In a letter to Health and Human Services secretary Alex Azar and Centers for Disease Control and Prevention director Dr. Robert Redfield, House Democrats said an investigation showed that efforts to interfere with scientific work at the CDC were “far more extensive and dangerous than previously known.”
Those documents show that Trump administration appointees attempted to alter or block at least 13 scientific reports related to the virus, the letter says. The reports provided evidence of the “early” and “massive” spread of COVID-19 across the country, which Trump appointees allegedly interfered with because they believed the reports “sent the wrong message” about administration policies. Those same appointees also allegedly wrote rebuttals designed to undercut the CDC’s credibility. House Democrats are accusing “top political officials” at HHS and the CDC of tolerating and aiding these efforts.
These actions allegedly occurred while administration officials were privately pushing a “herd immunity” theory, in which they posited that most Americans would become immune to the virus if it was allowed to simply spread. Meanwhile, 17.9 million cases have occurred in the U.S., including 318,000 deaths.
Members of the Select Subcommittee on the Coronavirus Crisis also alleged that HHS officials tried to “muzzle CDC scientists by retaliating against career employees who provided truthful information to the public” and bullying CDC staff.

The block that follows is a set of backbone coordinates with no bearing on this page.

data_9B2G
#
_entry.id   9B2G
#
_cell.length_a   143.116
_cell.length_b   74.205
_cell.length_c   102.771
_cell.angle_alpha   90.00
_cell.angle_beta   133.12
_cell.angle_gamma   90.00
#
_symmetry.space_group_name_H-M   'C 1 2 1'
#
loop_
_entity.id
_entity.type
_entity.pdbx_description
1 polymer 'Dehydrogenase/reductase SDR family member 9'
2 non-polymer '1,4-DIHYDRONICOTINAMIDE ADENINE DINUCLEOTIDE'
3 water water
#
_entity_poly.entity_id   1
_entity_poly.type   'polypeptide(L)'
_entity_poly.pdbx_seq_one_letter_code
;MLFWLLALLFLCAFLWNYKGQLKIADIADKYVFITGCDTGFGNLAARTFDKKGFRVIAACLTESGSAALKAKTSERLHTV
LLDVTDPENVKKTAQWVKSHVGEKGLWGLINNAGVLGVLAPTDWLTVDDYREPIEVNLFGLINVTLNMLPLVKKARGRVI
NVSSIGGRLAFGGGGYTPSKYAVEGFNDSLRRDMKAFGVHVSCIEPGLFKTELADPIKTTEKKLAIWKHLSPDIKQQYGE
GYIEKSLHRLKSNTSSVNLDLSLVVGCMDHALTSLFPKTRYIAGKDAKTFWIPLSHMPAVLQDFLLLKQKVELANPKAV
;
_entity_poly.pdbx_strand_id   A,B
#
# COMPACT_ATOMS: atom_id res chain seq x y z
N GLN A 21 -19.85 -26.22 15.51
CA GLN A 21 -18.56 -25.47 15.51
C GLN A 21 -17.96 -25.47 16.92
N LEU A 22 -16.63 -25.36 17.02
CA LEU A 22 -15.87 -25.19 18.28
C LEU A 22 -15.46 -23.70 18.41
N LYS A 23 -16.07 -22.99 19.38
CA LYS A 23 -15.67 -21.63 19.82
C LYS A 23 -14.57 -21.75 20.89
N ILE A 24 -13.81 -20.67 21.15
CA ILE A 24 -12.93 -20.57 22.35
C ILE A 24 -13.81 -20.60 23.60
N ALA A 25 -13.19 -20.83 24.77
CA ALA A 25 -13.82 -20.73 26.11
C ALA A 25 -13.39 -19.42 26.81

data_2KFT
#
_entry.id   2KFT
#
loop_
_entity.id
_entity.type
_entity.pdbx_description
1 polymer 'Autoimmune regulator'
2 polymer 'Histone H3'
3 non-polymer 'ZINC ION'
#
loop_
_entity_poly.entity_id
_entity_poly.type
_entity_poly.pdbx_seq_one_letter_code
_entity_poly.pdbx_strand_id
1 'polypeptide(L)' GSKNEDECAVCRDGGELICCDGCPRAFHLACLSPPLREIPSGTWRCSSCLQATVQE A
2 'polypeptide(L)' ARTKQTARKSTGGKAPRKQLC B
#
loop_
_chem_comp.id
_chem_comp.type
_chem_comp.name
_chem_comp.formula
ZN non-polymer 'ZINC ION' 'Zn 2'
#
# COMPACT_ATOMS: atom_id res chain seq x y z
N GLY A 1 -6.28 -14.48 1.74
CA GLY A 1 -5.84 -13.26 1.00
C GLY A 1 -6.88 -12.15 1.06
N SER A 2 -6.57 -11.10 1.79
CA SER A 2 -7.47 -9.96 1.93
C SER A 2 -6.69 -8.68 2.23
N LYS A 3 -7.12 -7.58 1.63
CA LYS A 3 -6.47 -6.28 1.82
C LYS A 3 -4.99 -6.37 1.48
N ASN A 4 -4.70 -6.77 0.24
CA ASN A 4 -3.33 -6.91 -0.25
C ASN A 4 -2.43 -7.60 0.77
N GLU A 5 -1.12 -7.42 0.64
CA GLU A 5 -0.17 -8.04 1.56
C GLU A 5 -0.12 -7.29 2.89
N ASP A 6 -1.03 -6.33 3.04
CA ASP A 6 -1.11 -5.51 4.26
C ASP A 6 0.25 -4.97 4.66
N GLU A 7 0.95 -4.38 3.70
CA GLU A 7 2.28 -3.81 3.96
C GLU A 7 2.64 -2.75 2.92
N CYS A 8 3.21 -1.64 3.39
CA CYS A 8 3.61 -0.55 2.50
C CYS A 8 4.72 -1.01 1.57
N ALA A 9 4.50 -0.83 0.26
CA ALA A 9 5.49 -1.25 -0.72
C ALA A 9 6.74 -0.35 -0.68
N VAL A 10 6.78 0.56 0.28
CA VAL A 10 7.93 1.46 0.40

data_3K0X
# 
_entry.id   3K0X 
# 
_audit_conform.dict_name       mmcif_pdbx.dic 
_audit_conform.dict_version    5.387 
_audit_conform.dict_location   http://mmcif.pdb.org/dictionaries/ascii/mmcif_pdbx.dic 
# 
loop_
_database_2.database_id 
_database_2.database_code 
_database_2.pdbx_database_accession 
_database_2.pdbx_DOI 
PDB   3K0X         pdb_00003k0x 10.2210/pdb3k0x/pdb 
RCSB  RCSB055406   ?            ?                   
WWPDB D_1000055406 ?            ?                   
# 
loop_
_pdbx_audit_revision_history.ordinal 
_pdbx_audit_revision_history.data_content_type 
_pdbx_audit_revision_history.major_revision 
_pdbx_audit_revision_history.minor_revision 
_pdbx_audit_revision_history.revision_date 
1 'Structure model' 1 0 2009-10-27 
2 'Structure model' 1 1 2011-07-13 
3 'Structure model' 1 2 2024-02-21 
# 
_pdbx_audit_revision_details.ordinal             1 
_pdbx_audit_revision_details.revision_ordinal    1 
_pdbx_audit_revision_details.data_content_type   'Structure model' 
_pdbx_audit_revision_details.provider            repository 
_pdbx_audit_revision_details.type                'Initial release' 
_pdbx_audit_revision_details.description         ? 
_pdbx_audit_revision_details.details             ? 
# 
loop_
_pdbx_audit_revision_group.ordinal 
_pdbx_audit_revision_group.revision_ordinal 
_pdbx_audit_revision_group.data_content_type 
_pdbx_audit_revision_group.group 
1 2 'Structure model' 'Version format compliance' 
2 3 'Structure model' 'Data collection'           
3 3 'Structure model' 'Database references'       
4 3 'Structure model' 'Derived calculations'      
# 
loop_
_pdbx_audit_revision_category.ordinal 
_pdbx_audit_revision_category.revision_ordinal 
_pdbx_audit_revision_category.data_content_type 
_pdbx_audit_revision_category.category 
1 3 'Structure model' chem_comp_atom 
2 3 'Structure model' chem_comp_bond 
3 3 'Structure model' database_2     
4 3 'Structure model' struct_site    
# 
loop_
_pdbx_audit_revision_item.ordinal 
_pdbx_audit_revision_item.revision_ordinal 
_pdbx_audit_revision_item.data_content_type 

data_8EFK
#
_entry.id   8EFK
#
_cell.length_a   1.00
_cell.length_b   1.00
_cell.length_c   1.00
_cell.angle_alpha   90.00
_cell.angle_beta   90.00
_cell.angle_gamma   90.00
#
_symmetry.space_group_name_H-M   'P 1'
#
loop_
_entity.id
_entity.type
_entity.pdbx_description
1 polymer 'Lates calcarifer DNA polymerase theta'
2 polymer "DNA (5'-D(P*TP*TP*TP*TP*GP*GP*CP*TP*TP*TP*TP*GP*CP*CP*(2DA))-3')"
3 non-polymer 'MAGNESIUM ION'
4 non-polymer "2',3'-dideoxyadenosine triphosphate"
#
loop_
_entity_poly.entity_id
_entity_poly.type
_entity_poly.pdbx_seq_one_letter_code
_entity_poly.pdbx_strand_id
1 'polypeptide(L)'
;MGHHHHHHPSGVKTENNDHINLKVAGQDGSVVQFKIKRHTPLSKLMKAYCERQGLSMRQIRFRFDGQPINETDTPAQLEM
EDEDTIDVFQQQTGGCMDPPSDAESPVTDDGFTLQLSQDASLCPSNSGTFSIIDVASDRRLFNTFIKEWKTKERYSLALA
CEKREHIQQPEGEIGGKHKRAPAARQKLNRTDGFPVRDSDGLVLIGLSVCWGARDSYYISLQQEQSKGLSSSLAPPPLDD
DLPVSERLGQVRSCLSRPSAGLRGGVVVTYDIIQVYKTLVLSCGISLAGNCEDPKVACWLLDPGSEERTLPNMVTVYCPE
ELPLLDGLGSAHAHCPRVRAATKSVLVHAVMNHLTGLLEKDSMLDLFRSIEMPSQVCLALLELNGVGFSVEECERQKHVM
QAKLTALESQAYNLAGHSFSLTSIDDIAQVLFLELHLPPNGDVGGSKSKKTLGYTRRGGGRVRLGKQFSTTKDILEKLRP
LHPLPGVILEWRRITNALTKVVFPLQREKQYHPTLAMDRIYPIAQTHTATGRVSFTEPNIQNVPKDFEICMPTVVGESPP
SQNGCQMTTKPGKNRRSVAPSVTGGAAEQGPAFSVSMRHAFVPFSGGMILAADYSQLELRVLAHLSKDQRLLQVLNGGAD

The subcommittee is targeting HHS assistant secretary for public affairs Michael Caputo and his senior advisor, Paul Alexander, saying their efforts to influence or block CDC’s Morbidity and Mortality Weekly Report (MMWR) and other scientific publications went on for months and involved numerous high-level officials at the CDC and HHS.
One report involved hydroxychloroquine, the drug that Trump endorsed and the FDA granted emergency use authorization, only to reverse itself when side effects proved more harmful than beneficial. Another document that showed a coronavirus outbreak at a Georgia summer camp was altered by administration officials who were trying to show that it was safe to reopen schools, the subcommittee said. Caputo and Alexander no longer hold those positions at HHS, according to a report by The Hill.
MMWR editor-in-chief Charlotte Kent told the subcommittee that Alexander “contacted her directly on numerous occasions to pressure her to make changes to MMWRs and to seek a larger role in the review process, in violation of longtime CDC and HHS policy to maintain the independence of these reports,” the letter says.
“Dr. Charlotte Kent’s testimony shows there was no political interference in the MMWR process,” HHS spokesperson Katherine McKeogh said in an email to Medical Design & Outsourcing. “The Administration is leading an unprecedented nationwide vaccination effort in response to a global pandemic and has been extremely cooperative with the Subcommittee — providing over 14,000 pages of documents over the last five weeks and making the Editor-in-Chief of CDC’s MMWRs, Dr. Kent, available for an interview. While the Administration is focused on vaccination shots, the Subcommittee is focused on cheap shots to create headlines and mislead the American people.”
This article has been updated with comments from HHS. Representatives from the CDC did not immediately respond to a request for comment.